President Biden said last Thursday that he has “no regrets” about his response to the discovery of mishandled classified information. “There’s no ‘there’ there,” he said. The next day, FBI agents searched his private home in Wilmington, Del., for 13 hours and retrieved six additional items, dating to his time in the Senate and as vice president. This was at least the fifth tranche of classified material discovered since November in unsecured places that have ranged from the Delaware garage where the president parks his Corvette to the Washington think tank where he kept an office during his interregnum between the Obama administration and his own.
So, Mr. Biden should be feeling at least some regret. At a minimum, he and those around him were sloppy with the handling and storage of sensitive materials, and set a poor example for civil servants entrusted with clearances. His team could have been clearer much earlier about how much of that material had been found. His defensiveness has chipped away at the credibility of his claim that “people know I take classified documents and classified material seriously.”
Though comparisons are inevitable, there are significant differences between what is known about Mr. Biden’s actions in this situation and what he called his predecessor Donald Trump’s “totally irresponsible” behavior with regard to keeping top-secret documents at his Mar-a-Lago estate. The current president deserves credit for cooperating with the Justice Department inquiry and giving the FBI free rein to search his home. Mr. Trump vigorously fought federal efforts to retrieve documents that didn’t belong to him. In another contrast with the former president, Mr. Biden is showing respect for the independence of the department that reports to him.
counterpointHere are the Biden document questions we need answered
But there is also much we still don’t know in Mr. Biden’s case, including the specific nature of the documents and whether anyone else accessed them. Was the president merely careless or could the disclosure of what was in his possession plausibly jeopardize national security? So far, there is no evidence of intentional wrongdoing.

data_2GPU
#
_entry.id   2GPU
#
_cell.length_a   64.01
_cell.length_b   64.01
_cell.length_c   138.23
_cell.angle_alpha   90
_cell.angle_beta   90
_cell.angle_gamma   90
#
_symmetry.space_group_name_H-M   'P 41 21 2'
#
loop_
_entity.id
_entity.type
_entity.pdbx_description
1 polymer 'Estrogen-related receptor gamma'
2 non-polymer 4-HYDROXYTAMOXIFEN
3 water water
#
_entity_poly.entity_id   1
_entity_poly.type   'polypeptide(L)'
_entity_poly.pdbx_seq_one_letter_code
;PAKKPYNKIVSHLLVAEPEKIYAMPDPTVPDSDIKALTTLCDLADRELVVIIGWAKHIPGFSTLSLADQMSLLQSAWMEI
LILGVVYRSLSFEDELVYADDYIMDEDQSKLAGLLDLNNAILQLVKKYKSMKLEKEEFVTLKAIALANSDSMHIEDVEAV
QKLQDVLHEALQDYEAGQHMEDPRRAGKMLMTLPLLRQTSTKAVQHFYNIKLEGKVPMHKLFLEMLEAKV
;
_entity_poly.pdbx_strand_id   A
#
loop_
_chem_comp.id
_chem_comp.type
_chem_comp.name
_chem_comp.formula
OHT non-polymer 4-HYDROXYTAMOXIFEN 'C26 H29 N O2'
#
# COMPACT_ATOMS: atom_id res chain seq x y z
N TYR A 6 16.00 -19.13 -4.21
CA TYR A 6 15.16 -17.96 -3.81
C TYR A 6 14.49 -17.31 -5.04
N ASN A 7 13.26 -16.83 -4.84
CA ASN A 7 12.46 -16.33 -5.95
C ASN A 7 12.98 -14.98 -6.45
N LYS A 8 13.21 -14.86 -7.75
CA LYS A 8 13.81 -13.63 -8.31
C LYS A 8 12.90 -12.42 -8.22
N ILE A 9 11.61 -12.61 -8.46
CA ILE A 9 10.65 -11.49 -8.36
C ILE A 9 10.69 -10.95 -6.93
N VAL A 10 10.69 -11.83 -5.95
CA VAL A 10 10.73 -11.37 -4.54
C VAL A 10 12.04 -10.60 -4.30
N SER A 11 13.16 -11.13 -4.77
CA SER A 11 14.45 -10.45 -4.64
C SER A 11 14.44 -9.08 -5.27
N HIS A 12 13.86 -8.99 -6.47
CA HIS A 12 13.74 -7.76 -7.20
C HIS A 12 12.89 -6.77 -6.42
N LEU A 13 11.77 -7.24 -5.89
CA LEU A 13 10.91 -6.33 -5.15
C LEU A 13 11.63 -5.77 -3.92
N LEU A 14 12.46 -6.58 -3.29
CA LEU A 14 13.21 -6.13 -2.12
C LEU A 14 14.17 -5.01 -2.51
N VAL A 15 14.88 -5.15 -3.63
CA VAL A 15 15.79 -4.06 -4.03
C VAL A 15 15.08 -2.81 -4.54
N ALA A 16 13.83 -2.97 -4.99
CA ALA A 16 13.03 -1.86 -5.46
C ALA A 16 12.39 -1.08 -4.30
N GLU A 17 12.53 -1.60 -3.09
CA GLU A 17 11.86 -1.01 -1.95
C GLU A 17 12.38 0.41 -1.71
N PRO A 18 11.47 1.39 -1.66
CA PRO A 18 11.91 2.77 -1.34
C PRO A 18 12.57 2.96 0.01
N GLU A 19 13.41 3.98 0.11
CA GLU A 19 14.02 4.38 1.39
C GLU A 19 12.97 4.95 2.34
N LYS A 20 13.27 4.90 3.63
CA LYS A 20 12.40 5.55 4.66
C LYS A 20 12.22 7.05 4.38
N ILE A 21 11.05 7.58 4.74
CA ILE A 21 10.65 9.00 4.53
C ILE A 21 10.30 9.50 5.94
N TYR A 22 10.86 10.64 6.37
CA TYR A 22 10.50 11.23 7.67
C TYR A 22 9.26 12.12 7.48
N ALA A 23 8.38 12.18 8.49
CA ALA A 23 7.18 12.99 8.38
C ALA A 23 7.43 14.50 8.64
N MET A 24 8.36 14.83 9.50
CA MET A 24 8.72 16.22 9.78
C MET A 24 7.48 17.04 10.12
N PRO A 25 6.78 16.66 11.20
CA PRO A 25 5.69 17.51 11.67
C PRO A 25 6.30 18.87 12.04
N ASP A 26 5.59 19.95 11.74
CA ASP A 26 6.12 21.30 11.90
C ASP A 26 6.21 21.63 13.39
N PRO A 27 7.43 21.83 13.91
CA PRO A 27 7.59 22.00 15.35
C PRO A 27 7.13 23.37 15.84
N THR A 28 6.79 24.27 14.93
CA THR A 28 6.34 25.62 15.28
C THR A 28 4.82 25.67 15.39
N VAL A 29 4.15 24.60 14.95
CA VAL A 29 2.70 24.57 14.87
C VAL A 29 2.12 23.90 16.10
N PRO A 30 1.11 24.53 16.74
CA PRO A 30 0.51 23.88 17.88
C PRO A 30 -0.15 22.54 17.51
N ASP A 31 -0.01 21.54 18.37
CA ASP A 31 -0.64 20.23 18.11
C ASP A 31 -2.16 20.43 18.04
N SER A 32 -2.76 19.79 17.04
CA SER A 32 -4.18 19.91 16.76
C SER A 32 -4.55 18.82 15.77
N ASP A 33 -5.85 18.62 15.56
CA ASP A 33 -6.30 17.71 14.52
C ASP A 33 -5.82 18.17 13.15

Also on the Editorial Board’s agenda
- The world’s ice is melting quickly.
- The Taliban rolls back women’s rights.
- Turkey’s autocratic president, Recep Tayyip Erdogan, is at it again.
- Hong Kong’s crackdown on free speech continues.
This Editorial Board expressed dismay about the degree to which Hillary Clinton’s mishandling of classified information factored into the 2016 election. More recently, we’ve questioned whether the appointment of a special counsel was warranted in the Biden case, even for the sake of consistency with the Trump one. We’ve highlighted the long-standing need to repair the antiquated and overwhelmed classification system.
But none of that lets Mr. Biden off the hook. It is important that authority figures try to follow the rules and own up to their mistakes when they make them. Justice Department guidelines mean that no sitting president will be indicted. But maximum allowable transparency is vital. Mr. Biden needs to ditch the defensiveness. Acknowledging that he has grounds for regret would be a good start.
The Post’s View | About the Editorial Board
Editorials represent the views of The Post as an institution, as determined through debate among members of the Editorial Board, based in the Opinions section and separate from the newsroom.
Members of the Editorial Board and areas of focus: Opinion Editor David Shipley; Deputy Opinion Editor Karen Tumulty; Associate Opinion Editor Stephen Stromberg (national politics and policy, legal affairs, energy, the environment, health care); Lee Hockstader (European affairs, based in Paris); David E. Hoffman (global public health); James Hohmann (domestic policy and electoral politics, including the White House, Congress and governors); Charles Lane (foreign affairs, national security, international economics); Heather Long (economics); Associate Editor Ruth Marcus; and Molly Roberts (technology and society).